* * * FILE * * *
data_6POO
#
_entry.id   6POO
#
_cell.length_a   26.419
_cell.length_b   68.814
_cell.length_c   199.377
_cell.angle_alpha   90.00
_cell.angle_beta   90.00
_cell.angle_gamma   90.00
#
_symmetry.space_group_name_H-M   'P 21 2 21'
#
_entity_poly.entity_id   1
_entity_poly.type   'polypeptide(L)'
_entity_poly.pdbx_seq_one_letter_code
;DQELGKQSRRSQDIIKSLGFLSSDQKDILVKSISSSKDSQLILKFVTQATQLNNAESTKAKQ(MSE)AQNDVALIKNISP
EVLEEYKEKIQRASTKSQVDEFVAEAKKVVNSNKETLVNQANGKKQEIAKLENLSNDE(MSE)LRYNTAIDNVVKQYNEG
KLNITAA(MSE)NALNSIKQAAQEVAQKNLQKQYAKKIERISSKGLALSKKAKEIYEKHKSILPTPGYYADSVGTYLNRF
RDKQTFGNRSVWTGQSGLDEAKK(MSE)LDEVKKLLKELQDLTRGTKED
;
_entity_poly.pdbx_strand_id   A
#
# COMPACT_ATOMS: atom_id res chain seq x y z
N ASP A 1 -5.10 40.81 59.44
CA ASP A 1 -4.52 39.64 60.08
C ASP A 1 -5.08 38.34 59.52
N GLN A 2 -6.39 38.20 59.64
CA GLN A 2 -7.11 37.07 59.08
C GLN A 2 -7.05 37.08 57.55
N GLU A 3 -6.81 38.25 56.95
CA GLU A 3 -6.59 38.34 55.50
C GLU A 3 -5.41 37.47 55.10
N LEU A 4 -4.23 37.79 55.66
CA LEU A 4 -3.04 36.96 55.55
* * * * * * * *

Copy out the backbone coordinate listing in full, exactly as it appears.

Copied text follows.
data_6POO
#
_entry.id   6POO
#
_cell.length_a   26.419
_cell.length_b   68.814
_cell.length_c   199.377
_cell.angle_alpha   90.00
_cell.angle_beta   90.00
_cell.angle_gamma   90.00
#
_symmetry.space_group_name_H-M   'P 21 2 21'
#
_entity_poly.entity_id   1
_entity_poly.type   'polypeptide(L)'
_entity_poly.pdbx_seq_one_letter_code
;DQELGKQSRRSQDIIKSLGFLSSDQKDILVKSISSSKDSQLILKFVTQATQLNNAESTKAKQ(MSE)AQNDVALIKNISP
EVLEEYKEKIQRASTKSQVDEFVAEAKKVVNSNKETLVNQANGKKQEIAKLENLSNDE(MSE)LRYNTAIDNVVKQYNEG
KLNITAA(MSE)NALNSIKQAAQEVAQKNLQKQYAKKIERISSKGLALSKKAKEIYEKHKSILPTPGYYADSVGTYLNRF
RDKQTFGNRSVWTGQSGLDEAKK(MSE)LDEVKKLLKELQDLTRGTKED
;
_entity_poly.pdbx_strand_id   A
#
# COMPACT_ATOMS: atom_id res chain seq x y z
N ASP A 1 -5.10 40.81 59.44
CA ASP A 1 -4.52 39.64 60.08
C ASP A 1 -5.08 38.34 59.52
N GLN A 2 -6.39 38.20 59.64
CA GLN A 2 -7.11 37.07 59.08
C GLN A 2 -7.05 37.08 57.55
N GLU A 3 -6.81 38.25 56.95
CA GLU A 3 -6.59 38.34 55.50
C GLU A 3 -5.41 37.47 55.10
N LEU A 4 -4.23 37.79 55.66
CA LEU A 4 -3.04 36.96 55.55